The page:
The Taffy Strathspey


Taffy Day

May 23

Other Scottish Country Dances for this Day

Taffy Day
The Taffy Strathspey
Lucky Penny Day
1915 Penny
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Today's Musings, History & Folklore

"I'd rather have the taffy than the epitaphy."

~ Chauncey Depew (1834-1928)

If you have fond memories of buying salt-water taffy at the seashore, you may be interested to learn that this traditional treat contains neither salt nor ocean water! Candy lore has it that in 1883, a storm hit Atlantic City off the New Jersey coast. The boardwalk at the time was smaller and lower than today and waves easily cleared the boardwalk and flooded several businesses with sea water, including a candy shop owned by David Bradley. Later after the storm when a young girl came into the shop to buy some taffy, Bradley jokingly told her all he had was β€œsalt-water taffy.” Allegedly, this term was picked up by other vendors in Atlantic City, and then borrowed by candy makers in other coastal towns from Florida to Massachusetts. By the 1920s, "salt-water" taffy had become a candy store staple, and today, you can find it in any old fashioned candy shop! 🍬🍭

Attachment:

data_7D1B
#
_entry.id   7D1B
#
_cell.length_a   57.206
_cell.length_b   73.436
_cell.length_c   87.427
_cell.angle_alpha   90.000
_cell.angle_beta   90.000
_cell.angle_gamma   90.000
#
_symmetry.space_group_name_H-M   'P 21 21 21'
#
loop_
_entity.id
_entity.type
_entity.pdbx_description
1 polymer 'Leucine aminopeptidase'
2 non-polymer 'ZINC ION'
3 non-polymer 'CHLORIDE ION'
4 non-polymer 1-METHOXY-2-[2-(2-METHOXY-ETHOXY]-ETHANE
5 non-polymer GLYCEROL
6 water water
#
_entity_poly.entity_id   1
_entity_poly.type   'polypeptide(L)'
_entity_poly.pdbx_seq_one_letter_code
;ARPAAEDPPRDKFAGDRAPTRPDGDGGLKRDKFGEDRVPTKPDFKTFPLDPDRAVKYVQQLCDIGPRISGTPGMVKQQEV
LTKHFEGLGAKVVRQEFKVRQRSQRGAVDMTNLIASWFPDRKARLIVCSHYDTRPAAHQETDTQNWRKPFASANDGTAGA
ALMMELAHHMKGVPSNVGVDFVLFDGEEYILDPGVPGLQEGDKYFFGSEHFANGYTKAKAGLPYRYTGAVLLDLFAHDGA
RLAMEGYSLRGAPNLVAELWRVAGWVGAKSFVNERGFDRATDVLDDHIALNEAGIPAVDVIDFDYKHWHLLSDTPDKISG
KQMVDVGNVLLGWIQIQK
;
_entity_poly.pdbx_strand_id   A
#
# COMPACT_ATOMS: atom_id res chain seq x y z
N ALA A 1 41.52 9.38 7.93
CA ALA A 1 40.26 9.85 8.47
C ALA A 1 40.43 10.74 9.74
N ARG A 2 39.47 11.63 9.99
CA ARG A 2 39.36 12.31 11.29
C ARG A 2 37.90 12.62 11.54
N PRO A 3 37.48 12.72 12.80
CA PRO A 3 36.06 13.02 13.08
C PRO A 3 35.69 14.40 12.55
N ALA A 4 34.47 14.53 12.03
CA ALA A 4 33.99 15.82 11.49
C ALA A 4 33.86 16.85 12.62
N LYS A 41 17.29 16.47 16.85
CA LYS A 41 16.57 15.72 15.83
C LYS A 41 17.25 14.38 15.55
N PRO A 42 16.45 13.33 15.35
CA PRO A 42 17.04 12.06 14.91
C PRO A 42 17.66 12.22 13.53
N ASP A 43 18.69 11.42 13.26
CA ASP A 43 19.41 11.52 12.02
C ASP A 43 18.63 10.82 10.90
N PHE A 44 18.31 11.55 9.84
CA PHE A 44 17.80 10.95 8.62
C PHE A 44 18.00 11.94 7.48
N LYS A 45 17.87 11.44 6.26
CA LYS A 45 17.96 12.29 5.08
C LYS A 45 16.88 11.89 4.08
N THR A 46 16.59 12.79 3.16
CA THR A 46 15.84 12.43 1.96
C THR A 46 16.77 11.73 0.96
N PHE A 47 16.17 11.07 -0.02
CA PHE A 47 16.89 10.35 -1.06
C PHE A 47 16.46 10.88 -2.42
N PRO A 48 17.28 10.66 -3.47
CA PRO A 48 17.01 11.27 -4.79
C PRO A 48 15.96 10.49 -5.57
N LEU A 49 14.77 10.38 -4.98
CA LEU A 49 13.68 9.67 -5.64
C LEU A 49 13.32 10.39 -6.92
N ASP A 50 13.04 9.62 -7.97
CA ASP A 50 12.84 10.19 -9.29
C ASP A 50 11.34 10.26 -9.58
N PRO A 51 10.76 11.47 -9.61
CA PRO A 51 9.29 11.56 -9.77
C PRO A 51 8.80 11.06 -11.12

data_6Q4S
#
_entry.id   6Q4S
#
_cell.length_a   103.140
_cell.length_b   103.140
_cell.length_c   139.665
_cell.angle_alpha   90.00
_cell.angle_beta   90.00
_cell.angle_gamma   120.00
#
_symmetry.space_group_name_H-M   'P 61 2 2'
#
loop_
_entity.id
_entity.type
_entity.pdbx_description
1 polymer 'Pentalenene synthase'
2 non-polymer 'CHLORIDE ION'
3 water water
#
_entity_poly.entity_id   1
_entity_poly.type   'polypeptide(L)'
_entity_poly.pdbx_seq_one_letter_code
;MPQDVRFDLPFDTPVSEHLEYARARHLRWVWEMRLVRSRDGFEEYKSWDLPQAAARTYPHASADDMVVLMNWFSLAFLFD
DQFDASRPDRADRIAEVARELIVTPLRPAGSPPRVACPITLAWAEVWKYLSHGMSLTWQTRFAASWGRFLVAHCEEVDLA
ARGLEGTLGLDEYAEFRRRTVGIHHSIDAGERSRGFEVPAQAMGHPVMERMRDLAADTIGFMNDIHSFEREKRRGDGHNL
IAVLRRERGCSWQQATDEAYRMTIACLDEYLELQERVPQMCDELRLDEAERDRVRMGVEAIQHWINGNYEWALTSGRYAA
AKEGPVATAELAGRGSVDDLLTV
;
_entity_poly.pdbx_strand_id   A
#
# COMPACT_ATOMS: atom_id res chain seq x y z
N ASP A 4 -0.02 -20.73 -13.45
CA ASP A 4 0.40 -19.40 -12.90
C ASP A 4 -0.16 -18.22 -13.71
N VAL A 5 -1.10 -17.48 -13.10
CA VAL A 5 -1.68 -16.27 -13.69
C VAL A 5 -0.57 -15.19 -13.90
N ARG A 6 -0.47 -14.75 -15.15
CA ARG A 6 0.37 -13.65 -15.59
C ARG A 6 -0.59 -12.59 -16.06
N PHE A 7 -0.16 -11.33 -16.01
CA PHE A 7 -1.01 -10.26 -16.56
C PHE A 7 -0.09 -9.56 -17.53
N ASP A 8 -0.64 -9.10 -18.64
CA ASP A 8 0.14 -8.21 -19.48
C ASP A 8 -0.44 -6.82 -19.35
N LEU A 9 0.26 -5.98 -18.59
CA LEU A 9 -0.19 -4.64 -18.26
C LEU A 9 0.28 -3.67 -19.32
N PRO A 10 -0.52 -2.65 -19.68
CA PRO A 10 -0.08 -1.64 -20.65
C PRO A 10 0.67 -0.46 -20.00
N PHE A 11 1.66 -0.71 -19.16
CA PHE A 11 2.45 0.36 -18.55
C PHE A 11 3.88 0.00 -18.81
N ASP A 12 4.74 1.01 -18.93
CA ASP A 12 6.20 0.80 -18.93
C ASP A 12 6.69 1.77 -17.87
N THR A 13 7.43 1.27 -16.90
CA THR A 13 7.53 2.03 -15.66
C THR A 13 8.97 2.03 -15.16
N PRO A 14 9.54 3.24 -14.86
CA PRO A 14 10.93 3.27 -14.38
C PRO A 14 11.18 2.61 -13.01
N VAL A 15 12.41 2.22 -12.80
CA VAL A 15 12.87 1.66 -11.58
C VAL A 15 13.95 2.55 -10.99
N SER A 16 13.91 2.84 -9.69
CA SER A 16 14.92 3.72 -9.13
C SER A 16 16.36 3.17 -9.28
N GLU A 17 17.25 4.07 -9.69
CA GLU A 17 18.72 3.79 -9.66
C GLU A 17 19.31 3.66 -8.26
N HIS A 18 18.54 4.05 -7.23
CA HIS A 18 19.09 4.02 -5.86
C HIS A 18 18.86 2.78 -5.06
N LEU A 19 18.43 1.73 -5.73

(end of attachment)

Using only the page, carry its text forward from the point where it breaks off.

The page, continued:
The Taffy Strathspey

Taffy (North American English) or chews (British English) are a type of candy similar to toffee

Taffy is made by stretching or pulling a sticky mass of boiled sugar, butter or vegetable oil, flavorings, and coloring until it becomes aerated, light, and fluffy and chewy candy.  Now it is usually fruit-flavoured, but other flavors are common as well, including traditional molasses.

An old fashioned pastime for parties was the Taffy Pull.  And in Quebec, a taffy variety, St. Catherine's Taffy, is sometimes made by girls in Quebec to honour St. Catherine, the patron saint of unmarried women on her feast day, November 25.  St. Catherine's day is sometimes known in Quebec as "taffy day," a day when marriage-age girls would make taffy for eligible boys.

For a St. Catherine's (molasses) taffy recipe, click the vintage drawing of an old fashioned taffy pull.

And for a fascinating explanation of the mathematics of taffy pulling machines, click here.

The Taffy Strathspey
The Taffy Strathspey

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The majority of dance descriptions referenced on this site have been taken from the


Scottish Country Dancing Dictionary or the

Scottish Country Dancing Database 


Snapshots of dance descriptions are provided as an overview only.  As updates may have occurred, please click the dance description to be forwarded to a printable dance description or one of the official reference sources.

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